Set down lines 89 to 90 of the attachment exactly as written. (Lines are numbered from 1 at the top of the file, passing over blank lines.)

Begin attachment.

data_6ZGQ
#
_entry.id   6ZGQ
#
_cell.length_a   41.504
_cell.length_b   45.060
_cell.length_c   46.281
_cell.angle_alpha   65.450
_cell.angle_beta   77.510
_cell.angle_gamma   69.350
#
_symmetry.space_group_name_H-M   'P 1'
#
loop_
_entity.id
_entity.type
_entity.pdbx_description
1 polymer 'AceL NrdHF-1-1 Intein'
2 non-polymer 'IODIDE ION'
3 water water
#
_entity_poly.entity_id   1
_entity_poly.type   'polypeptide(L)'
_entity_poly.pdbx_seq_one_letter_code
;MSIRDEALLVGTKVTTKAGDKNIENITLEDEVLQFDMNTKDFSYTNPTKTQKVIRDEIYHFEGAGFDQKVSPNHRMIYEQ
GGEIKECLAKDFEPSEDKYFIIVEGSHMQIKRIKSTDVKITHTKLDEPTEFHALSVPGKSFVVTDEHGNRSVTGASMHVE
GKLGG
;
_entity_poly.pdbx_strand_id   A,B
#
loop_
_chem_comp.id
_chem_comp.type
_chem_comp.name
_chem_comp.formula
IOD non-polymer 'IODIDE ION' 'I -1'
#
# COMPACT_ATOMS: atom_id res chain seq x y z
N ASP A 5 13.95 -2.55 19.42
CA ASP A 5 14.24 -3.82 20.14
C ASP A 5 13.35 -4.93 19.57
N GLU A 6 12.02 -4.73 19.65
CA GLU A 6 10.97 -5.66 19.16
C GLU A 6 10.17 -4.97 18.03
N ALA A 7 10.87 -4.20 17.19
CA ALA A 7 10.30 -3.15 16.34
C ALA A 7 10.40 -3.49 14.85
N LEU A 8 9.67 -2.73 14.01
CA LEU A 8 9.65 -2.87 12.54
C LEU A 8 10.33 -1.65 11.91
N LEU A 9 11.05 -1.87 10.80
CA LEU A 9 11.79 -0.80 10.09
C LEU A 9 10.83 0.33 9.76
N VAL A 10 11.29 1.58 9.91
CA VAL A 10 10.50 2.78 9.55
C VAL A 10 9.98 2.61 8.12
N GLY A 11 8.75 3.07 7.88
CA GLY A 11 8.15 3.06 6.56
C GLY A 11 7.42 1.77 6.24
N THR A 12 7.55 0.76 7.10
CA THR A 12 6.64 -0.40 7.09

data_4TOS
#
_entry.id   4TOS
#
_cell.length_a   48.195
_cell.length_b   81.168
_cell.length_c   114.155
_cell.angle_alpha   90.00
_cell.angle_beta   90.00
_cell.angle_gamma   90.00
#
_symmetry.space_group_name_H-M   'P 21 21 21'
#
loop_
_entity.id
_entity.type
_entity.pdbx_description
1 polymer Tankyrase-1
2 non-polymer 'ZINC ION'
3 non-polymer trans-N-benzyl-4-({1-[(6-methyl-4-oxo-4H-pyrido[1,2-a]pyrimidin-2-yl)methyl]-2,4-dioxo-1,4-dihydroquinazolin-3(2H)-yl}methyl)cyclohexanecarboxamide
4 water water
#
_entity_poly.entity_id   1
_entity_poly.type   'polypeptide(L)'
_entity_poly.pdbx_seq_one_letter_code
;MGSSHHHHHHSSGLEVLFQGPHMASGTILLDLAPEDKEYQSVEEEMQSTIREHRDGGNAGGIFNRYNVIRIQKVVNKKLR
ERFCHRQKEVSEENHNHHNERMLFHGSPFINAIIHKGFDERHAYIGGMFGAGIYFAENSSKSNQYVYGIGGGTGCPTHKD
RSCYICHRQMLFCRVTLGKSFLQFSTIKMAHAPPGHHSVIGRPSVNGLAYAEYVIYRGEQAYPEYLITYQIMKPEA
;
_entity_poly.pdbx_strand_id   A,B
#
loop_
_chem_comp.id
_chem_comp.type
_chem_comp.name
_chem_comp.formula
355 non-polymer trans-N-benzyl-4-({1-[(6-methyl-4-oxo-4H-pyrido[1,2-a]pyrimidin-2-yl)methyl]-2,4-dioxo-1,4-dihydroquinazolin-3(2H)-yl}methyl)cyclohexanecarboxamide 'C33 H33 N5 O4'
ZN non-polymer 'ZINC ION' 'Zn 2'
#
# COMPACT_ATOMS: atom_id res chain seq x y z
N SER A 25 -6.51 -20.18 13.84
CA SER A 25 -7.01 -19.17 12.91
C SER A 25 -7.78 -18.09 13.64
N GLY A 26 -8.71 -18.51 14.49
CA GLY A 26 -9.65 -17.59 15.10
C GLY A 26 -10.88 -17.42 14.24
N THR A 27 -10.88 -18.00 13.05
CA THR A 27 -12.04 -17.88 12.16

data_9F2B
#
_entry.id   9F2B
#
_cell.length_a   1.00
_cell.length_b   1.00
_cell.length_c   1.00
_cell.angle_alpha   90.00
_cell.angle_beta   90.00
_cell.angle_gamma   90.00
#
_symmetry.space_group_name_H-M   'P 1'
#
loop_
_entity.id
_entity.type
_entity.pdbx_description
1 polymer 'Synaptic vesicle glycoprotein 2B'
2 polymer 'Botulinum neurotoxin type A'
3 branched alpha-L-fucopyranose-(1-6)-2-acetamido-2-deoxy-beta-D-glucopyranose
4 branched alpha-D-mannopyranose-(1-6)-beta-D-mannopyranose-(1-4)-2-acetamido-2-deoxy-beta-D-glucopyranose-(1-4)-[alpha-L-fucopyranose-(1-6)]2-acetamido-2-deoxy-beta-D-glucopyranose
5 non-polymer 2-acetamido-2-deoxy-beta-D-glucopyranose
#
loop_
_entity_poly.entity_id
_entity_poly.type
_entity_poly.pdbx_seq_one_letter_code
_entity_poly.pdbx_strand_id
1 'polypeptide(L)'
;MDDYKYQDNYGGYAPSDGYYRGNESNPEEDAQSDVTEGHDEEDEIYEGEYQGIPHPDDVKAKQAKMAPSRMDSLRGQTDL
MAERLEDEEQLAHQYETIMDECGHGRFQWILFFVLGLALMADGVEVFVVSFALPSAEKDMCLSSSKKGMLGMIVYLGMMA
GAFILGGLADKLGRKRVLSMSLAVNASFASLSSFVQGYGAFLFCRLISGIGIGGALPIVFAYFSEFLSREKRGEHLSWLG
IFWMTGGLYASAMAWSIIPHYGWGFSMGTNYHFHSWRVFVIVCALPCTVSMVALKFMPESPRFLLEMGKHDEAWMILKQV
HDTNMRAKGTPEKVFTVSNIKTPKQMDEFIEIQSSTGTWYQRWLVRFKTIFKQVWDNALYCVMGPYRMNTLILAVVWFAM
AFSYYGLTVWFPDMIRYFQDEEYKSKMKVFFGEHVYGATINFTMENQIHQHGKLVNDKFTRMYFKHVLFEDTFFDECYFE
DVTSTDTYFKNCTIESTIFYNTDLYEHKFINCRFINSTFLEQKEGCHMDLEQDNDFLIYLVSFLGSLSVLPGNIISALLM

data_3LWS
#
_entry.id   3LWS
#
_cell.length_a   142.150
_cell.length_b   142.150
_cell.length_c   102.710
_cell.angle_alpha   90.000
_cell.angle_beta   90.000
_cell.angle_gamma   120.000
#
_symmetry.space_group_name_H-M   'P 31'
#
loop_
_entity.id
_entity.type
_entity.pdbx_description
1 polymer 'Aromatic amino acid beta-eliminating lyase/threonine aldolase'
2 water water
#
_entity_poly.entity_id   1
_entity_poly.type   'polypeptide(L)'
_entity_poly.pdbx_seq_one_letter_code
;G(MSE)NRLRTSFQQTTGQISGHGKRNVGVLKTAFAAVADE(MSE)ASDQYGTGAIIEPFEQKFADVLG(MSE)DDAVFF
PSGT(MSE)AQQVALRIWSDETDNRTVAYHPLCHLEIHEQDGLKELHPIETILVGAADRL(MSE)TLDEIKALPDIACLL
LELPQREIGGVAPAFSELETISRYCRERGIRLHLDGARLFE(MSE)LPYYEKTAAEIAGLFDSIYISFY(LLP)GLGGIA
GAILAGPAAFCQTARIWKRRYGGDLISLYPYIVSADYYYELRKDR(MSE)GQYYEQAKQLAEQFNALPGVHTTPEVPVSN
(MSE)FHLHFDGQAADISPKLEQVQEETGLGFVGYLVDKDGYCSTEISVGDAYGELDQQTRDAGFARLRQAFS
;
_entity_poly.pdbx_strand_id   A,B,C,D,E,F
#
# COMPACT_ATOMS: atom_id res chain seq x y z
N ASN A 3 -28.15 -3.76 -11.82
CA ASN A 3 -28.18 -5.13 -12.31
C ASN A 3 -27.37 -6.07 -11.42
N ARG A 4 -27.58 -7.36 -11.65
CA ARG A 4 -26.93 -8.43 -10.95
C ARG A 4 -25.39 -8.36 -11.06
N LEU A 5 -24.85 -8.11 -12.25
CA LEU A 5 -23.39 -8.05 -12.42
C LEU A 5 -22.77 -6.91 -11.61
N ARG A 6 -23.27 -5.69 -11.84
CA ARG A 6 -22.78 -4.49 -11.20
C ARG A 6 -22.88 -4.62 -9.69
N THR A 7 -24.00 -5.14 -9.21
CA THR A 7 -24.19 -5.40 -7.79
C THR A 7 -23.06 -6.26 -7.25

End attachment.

RSCYICHRQMLFCRVTLGKSFLQFSTIKMAHAPPGHHSVIGRPSVNGLAYAEYVIYRGEQAYPEYLITYQIMKPEA
;